Program Helps Non-Native English Speakers To Access PBGC Information
The agency's Limited English Proficiency Program translates vital information into 147 languages.
When someone contacts PBGC, the information they need to find or convey might be vital to their retirement needs, present or future. That information can sometimes be complex to begin with. The last thing that person needs is an additional language barrier.
So when someone with limited English skills needs translation help, he or she can get that help via the agency's Limited English Proficiency Program. Very often, this means working with the Foreign Languages Unit of PBGC's Benefits Administration and Payment Department.
"After you work for that pension, if you want to know how it's calculated, nothing is better than to have it in your own language," foreign languages coordinator Orfanny Vanegas said. "PBGC's Customer Contact Center has people that speak Spanish. If the caller speaks Chinese, Italian, any other language, we have a translation service that can help them."
But contact with the agency often goes well beyond an informational call by a plan participant.
"If they need documents, forms, benefit letters - whatever is needed - we translate it," Vanegas said. "If it's in Spanish, we do it here. But we have a contract to translate to any other language. We translate any type of letter or application, in the language they are asking for."
While it's obvious that limited English proficiency services can help the people PBGC serves, Vanegas explains that the program aids the Corporation in some ways that may not be immediately apparent.
"If people don't understand what we ask for, they won't be able to send us the documentation that is needed to begin their benefit payments. That means the payments will be delayed, two, three, even four months as we go back and forth. That doesn't happen anymore because we have great services now. That's no excuse now for it to be delayed."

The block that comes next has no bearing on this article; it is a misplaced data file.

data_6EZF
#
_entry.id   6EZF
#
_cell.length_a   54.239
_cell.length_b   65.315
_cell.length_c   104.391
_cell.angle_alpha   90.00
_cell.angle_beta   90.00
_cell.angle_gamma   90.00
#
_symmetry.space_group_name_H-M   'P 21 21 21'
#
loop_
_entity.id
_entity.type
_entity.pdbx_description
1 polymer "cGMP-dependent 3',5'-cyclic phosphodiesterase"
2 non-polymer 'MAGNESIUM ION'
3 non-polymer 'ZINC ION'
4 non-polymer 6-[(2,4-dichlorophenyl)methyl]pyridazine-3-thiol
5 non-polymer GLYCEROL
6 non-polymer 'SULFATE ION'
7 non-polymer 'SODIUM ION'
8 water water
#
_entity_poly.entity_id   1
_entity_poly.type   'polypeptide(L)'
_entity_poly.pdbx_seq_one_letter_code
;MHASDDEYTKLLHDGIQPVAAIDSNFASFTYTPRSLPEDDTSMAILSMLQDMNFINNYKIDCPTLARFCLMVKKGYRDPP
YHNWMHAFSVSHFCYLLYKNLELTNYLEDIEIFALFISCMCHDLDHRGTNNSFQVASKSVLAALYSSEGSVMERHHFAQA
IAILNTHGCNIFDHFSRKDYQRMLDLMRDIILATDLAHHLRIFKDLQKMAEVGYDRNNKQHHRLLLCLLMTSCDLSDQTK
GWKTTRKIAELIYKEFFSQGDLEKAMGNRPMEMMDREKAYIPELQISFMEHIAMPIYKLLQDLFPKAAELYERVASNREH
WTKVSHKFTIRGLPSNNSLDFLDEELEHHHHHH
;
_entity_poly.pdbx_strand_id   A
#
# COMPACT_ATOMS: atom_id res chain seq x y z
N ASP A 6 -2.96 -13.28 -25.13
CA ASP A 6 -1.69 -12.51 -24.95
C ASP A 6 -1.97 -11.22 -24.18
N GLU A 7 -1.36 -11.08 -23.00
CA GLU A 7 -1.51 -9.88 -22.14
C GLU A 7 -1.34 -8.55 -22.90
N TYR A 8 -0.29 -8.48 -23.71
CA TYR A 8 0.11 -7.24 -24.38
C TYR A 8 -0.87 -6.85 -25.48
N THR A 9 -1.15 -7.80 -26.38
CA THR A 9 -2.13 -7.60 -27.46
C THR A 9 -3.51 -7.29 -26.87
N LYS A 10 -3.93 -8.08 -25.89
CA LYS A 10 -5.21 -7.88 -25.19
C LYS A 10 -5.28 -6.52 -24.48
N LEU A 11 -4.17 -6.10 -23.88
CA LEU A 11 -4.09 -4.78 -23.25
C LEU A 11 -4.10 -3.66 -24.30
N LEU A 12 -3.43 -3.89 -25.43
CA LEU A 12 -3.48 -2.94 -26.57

Although the LEP program dates back to an Executive Order issued by President Clinton in 2000, the present Administration has stepped up the emphasis on helping people with limited English skills.
Earlier this year the Attorney General issued a memorandum requiring agencies to review and update their language assistance programs, with a six-month timeline to submit updated plans to the Civil Rights Division of the Justice Department. Since PBGC's LEP program is publicized only on the website, which is managed by the Communications and Public Affairs Department, CPAD got the lead role in responding to the Attorney General's memorandum.
As called for in the memo, CPAD convened a Language Access Working Group representing the departments most contacted by people with language needs. The group included representatives of the Benefits Administration and Payment Department, the Financial Operations Department, the Human Resources Department, the Standard Termination Compliance Division, the Office of General Counsel, and the Procurement Department.
The group examined language assistance needs in a broad cross-section of the agency, and it confirmed that the existing LEP plan as last updated in 2006 was still largely accurate. Only a very small proportion of contacts with PBGC are from people who need assistance, and by and large Spanish is the language involved. Consequently, the agency's review found that the plan's emphasis on helping Spanish speakers is appropriate. However, the agency still ensures it's able to handle every requested language.
The working group did make some changes to update the existing LEP plan. Among other improvements, the plan description now includes instructions on how to obtain language assistance in four different languages including variations of Portuguese, French, and Chinese. In addition, the working group will review the plan annually to make sure it continues to serve all the people who count on the Corporation but do not speak fluent English.
In a separate effort, PBGC also recently added to its website Spanish versions of 11 major pages or sections of the website. All of these pages are accessible via ¿Nuevo Usuario?, a Spanish version of the New to PBGC page. Each of the English pages of the website that has a Spanish counterpart now has an "En Español" button at the top to take users to the Spanish page. Each of the Spanish pages also has a button that takes users to the ¿Nuevo Usuario? page, from which they can access all other pages in Spanish. And PBGC added an "En Español" link at the bottom of the website that is available on every page of the website and takes users to the ¿Nuevo Usuario? page.
Anyone interested in obtaining translation services from PBGC or more information on PBGC's Limited English Proficiency Program should contact PBGC's Customer Contact Center by calling 1-800-400-7242 (TTY/TDD: call 1-800-877-8339 and ask to be connected to 1-800-400-7242), sending an email to firstname.lastname@example.org, or writing to PBGC, PO Box 151750, Alexandria, VA 22315-1750.
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